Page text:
British/European theo-bloggers

For reasons explained in the previous post, I would like to start to construct a list of British and European blogs with theological content. Nominations are hereby invited.

I guess we need to define ‘theological content’. I would go for something like this: ‘a majority of the posts would be interesting to someone, educated to higher degree level, who is generally interested in theology and wants to keep abreast of contemporary developments and discussions.’ So a blog that offers informed and reasoned posts on a particular theological topic, and a blog that serves to alert its readers of upcoming publications, lectures, and conferences, both make the cut. I would generally like to err on the side of generosity, also: it is a list inviting people to explore, after all, and I don’t think it is going to be excessively long…

(‘British/European’ also invites some analysis; what of Brits now living abroad, or Americans temporarily resident here to do a doctorate? The test is content, and again to be applied generously. Suggest away.)

I have ten or so candidates in my own head, but I’d like to hear others’ proposals, so I’m not even going to start a list. Tell me what should be included!


  1. Jason Goroncy
    Nov 10, 2011

    Steve. I like this idea, and your reasons for proposing it.

    FWIW, here’s a few to consider: (Byron Smith is an Aussie but blogs out of Edinburgh) (Chris Tilling) (James Alison’s site is not exactly a ‘blog’ but he does at least update it with new material from time to time)
    – I second adding Jim Gordon and Andy Goodliff to your list (Terry J. Wright’s blog) (An ITIA venture) (Robin Parry’s blog) (Phil Sumpter’s blog) (Patrik Hagman’s blog)

  2. John McDowell
    Nov 10, 2011

    Would a Brit currently plying his trade in Australia count?

  3. Casper
    Nov 11, 2011

    Whether it’s worthwhile I’ll leave it to others to judge but i do post on theological themes, although perhaps less frequently than I once did and live in England.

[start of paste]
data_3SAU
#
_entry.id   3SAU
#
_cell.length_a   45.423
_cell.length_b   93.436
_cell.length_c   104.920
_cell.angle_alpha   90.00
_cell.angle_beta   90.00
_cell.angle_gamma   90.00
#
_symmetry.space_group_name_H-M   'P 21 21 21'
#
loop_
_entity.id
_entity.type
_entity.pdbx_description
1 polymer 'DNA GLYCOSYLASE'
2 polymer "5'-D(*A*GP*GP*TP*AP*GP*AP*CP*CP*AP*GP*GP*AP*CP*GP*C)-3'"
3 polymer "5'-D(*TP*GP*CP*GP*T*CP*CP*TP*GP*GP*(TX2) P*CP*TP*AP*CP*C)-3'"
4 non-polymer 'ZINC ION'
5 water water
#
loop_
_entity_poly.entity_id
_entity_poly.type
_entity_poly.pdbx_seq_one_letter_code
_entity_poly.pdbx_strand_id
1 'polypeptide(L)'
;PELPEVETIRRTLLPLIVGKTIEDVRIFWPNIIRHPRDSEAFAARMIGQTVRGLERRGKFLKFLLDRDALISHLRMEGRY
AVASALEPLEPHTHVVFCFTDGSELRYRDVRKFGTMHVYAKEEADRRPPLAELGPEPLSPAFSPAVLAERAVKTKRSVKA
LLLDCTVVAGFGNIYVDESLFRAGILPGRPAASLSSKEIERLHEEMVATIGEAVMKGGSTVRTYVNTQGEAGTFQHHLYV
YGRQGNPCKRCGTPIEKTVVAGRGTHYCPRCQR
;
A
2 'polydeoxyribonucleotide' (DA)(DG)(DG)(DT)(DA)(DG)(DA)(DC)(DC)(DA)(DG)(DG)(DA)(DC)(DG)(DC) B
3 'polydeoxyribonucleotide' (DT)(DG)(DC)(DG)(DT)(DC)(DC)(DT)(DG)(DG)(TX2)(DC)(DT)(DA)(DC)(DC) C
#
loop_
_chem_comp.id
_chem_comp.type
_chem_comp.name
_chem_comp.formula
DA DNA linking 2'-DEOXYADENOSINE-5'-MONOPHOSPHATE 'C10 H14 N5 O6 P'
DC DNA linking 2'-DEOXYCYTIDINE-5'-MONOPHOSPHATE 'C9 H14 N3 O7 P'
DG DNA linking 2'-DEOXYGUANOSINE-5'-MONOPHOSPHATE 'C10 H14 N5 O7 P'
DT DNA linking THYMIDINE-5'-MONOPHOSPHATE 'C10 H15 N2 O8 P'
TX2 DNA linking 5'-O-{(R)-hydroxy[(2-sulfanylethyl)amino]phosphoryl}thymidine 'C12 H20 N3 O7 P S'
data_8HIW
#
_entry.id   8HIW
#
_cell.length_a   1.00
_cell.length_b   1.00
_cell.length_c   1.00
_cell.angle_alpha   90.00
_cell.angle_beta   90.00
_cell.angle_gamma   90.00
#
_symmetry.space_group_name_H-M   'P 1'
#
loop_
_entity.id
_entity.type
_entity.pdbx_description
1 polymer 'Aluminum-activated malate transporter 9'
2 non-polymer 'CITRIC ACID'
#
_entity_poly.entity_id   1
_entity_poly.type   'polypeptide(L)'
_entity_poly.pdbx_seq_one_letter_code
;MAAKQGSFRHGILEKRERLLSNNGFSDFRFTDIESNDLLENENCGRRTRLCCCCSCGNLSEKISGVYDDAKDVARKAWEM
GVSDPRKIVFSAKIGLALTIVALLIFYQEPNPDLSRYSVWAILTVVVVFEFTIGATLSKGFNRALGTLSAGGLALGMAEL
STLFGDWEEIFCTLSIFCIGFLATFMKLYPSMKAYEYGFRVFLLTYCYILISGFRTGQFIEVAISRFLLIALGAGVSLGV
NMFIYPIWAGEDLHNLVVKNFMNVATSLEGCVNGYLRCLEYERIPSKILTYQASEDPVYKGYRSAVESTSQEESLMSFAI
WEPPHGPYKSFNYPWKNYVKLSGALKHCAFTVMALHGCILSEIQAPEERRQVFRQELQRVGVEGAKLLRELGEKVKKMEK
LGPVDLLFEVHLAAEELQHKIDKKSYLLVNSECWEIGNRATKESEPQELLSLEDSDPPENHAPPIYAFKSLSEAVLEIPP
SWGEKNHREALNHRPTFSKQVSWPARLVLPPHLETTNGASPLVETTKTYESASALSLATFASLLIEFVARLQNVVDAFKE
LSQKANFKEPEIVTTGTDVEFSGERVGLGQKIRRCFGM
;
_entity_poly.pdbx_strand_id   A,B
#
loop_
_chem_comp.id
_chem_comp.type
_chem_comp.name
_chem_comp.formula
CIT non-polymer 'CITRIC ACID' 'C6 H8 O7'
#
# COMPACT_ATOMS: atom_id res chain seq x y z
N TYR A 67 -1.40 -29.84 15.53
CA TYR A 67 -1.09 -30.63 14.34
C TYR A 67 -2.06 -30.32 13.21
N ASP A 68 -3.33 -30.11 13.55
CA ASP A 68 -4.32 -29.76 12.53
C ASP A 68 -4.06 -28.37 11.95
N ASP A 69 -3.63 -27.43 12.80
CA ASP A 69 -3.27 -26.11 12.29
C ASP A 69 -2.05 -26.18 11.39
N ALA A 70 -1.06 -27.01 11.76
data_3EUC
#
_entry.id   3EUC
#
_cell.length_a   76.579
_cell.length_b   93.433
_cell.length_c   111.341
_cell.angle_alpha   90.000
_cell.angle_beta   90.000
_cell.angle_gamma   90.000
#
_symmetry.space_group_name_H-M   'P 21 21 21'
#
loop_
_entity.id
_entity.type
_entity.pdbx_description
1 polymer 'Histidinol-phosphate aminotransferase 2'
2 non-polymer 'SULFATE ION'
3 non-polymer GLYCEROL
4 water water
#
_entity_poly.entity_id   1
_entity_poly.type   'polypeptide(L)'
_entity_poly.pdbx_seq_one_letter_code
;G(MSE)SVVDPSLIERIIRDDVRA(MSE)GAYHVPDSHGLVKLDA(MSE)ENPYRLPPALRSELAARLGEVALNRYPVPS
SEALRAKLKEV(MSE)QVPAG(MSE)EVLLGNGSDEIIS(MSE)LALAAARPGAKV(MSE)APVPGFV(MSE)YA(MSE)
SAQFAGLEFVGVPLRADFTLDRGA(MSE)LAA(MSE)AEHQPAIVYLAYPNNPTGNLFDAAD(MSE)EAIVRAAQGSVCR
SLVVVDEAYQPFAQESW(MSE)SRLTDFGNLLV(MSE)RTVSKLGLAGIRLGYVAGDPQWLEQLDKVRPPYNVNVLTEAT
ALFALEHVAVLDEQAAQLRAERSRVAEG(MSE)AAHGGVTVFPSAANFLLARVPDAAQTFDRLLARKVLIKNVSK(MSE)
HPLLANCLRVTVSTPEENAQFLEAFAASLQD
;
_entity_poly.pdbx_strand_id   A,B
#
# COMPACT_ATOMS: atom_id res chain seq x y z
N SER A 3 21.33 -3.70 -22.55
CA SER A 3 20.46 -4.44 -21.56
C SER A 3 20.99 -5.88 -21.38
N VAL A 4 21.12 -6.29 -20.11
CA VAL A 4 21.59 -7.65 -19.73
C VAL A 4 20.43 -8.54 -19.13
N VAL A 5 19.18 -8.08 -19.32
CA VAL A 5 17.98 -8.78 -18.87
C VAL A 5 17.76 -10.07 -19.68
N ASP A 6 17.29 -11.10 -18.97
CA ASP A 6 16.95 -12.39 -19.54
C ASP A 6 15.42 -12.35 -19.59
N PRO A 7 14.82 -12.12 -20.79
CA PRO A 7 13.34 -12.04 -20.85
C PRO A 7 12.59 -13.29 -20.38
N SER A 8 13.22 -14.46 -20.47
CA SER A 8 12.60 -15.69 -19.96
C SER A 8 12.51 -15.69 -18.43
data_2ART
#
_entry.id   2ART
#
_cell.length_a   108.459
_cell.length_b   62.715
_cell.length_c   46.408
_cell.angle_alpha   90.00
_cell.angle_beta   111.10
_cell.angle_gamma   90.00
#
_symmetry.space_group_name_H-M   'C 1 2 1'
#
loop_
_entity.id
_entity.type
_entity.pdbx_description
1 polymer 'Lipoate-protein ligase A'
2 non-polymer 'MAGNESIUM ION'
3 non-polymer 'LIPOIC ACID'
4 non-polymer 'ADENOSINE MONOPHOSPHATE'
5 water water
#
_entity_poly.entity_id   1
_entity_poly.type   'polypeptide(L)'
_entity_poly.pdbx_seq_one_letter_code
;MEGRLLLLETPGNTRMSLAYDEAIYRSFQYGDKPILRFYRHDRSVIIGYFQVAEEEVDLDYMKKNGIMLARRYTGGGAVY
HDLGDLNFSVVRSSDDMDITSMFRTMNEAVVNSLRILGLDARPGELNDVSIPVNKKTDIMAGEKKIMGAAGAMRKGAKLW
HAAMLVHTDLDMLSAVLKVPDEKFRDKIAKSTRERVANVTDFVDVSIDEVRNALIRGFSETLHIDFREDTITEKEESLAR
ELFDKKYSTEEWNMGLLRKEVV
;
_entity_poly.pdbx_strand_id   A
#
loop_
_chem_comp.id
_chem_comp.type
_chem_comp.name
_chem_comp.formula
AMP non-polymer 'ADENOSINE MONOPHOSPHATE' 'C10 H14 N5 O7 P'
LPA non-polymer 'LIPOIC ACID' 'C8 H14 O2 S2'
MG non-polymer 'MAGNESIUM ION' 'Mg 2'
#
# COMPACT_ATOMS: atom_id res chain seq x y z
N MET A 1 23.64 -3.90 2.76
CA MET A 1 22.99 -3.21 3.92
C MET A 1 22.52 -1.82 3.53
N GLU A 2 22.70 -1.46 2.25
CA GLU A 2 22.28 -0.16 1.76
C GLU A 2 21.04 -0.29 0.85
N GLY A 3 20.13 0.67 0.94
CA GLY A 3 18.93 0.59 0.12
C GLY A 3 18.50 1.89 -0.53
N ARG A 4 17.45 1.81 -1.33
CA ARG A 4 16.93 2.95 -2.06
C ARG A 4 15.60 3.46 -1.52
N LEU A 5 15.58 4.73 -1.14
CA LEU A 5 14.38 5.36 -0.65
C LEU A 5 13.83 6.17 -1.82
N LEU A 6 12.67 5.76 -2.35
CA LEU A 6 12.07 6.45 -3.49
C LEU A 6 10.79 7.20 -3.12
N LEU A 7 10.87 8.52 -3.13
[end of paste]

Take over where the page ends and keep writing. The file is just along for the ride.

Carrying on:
4. Jesse
    Nov 11, 2011

    Recommend you include David Bunce ( and maybe even my own meagre writings (

    Good idea!

  5. Terry
    Nov 11, 2011
  6. Andrew Wilson
    Nov 16, 2011

    I might be coming too late to the party, but ?

  7. Colin C
    Nov 18, 2011

    I’m confused. I normally find the ‘theological content’ of this blog and others very helpful and thought provoking as I try to live faith in my workplace, family and church. Unfortunately I don’t actually have a higher degree, merely an ordinary one. Given your definition, the fact that your thoughts have interested someone of my educational standards,must mean that you don’t spout as much theological content as you first thought? Are you talking about professional theologians blogging to each other? Surely the audience is wider.

    • Steve H
      Nov 19, 2011

      Colin, thanks for commenting, and for your honesty. I think I would say something like this: the audience may well be wider – if a blogger writes well, the audience should be wider, but what makes someone a theological blogger rather than a general Christian blogger is the test in the o.p. above.

      That is, lots of people blog about (say) Calvinism vs Arminianism or (say) the question of the ministry of women and men in God’s church; many of those blogs (in my experience) are not theologically informed, by which I mean that current scholarship on this text or that is not in view, or important distinctions (the possibility of a compatibilist account of human freedom, e.g.) are not recognised. This doesn’t make them bad, but does mean that for the ‘professional theologian’ (which I hope I am not…) the comments are unlikely to be greatly interesting.

      To use a metaphor I’ve used before about this blog, I conceive it as being like a research seminar I am convening; a research seminar is not better or worse than a local church homegroup, but it is different. In St Mary’s, where I teach, several of the research seminars make a point of inviting local ministers and interested lay people, but they still work on the assumption that standard academic positions may be assumed, referenced in shorthand without being explained, and so on. The conversation in a homegroup would not assume these things. This would make it better in the sense of being more accessible, worse perhaps in the sense of being less likely to break new ground.

      So in imagining the category of ‘theo-blogs’ I am certainly not trying to exclude anybody, or to commend obfuscatory posting; rather, I am trying to acknowledge the existence of an online conversation which, whilst certainly seeking to be clear in expression, is nonetheless comfortable, where helpful or necessary, in assuming a certain degree of specialist knowledge.

      Does that help?


  8. Steve H
    Nov 25, 2011

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